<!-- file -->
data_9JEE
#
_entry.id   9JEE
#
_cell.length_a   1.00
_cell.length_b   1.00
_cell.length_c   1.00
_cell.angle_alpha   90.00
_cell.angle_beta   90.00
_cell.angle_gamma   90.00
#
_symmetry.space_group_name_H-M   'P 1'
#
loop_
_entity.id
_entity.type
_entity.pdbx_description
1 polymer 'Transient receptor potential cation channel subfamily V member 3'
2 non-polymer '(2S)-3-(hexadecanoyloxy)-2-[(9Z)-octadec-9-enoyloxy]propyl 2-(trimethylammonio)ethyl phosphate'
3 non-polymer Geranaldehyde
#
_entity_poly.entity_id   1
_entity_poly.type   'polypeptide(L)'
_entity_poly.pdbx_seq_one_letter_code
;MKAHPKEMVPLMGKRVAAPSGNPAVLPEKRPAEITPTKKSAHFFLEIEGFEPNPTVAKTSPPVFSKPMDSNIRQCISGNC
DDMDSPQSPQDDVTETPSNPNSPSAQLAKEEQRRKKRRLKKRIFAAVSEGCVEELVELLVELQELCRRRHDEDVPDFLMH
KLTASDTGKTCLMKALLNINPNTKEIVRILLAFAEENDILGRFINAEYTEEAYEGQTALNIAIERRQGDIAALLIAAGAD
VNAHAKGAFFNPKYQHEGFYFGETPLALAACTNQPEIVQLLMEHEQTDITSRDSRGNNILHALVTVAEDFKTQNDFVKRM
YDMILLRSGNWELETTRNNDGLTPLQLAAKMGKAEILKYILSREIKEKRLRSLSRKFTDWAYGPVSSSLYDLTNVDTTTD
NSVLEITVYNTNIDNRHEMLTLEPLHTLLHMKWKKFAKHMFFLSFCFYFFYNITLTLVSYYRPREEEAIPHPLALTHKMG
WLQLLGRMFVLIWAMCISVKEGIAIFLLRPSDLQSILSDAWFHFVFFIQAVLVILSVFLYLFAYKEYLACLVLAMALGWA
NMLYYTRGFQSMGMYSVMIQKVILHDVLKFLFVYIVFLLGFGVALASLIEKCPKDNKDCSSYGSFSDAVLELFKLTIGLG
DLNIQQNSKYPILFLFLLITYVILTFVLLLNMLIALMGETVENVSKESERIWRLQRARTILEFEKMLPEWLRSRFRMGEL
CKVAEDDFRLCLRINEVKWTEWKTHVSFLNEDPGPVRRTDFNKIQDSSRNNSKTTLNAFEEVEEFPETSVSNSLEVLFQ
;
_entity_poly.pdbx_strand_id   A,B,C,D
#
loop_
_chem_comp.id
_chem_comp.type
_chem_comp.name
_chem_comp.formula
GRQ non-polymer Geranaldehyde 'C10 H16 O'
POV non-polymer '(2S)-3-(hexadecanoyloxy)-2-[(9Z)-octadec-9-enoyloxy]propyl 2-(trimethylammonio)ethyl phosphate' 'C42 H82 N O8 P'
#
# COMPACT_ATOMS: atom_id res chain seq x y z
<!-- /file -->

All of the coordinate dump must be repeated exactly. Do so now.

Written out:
data_9JEE
#
_entry.id   9JEE
#
_cell.length_a   1.00
_cell.length_b   1.00
_cell.length_c   1.00
_cell.angle_alpha   90.00
_cell.angle_beta   90.00
_cell.angle_gamma   90.00
#
_symmetry.space_group_name_H-M   'P 1'
#
loop_
_entity.id
_entity.type
_entity.pdbx_description
1 polymer 'Transient receptor potential cation channel subfamily V member 3'
2 non-polymer '(2S)-3-(hexadecanoyloxy)-2-[(9Z)-octadec-9-enoyloxy]propyl 2-(trimethylammonio)ethyl phosphate'
3 non-polymer Geranaldehyde
#
_entity_poly.entity_id   1
_entity_poly.type   'polypeptide(L)'
_entity_poly.pdbx_seq_one_letter_code
;MKAHPKEMVPLMGKRVAAPSGNPAVLPEKRPAEITPTKKSAHFFLEIEGFEPNPTVAKTSPPVFSKPMDSNIRQCISGNC
DDMDSPQSPQDDVTETPSNPNSPSAQLAKEEQRRKKRRLKKRIFAAVSEGCVEELVELLVELQELCRRRHDEDVPDFLMH
KLTASDTGKTCLMKALLNINPNTKEIVRILLAFAEENDILGRFINAEYTEEAYEGQTALNIAIERRQGDIAALLIAAGAD
VNAHAKGAFFNPKYQHEGFYFGETPLALAACTNQPEIVQLLMEHEQTDITSRDSRGNNILHALVTVAEDFKTQNDFVKRM
YDMILLRSGNWELETTRNNDGLTPLQLAAKMGKAEILKYILSREIKEKRLRSLSRKFTDWAYGPVSSSLYDLTNVDTTTD
NSVLEITVYNTNIDNRHEMLTLEPLHTLLHMKWKKFAKHMFFLSFCFYFFYNITLTLVSYYRPREEEAIPHPLALTHKMG
WLQLLGRMFVLIWAMCISVKEGIAIFLLRPSDLQSILSDAWFHFVFFIQAVLVILSVFLYLFAYKEYLACLVLAMALGWA
NMLYYTRGFQSMGMYSVMIQKVILHDVLKFLFVYIVFLLGFGVALASLIEKCPKDNKDCSSYGSFSDAVLELFKLTIGLG
DLNIQQNSKYPILFLFLLITYVILTFVLLLNMLIALMGETVENVSKESERIWRLQRARTILEFEKMLPEWLRSRFRMGEL
CKVAEDDFRLCLRINEVKWTEWKTHVSFLNEDPGPVRRTDFNKIQDSSRNNSKTTLNAFEEVEEFPETSVSNSLEVLFQ
;
_entity_poly.pdbx_strand_id   A,B,C,D
#
loop_
_chem_comp.id
_chem_comp.type
_chem_comp.name
_chem_comp.formula
GRQ non-polymer Geranaldehyde 'C10 H16 O'
POV non-polymer '(2S)-3-(hexadecanoyloxy)-2-[(9Z)-octadec-9-enoyloxy]propyl 2-(trimethylammonio)ethyl phosphate' 'C42 H82 N O8 P'
#
# COMPACT_ATOMS: atom_id res chain seq x y z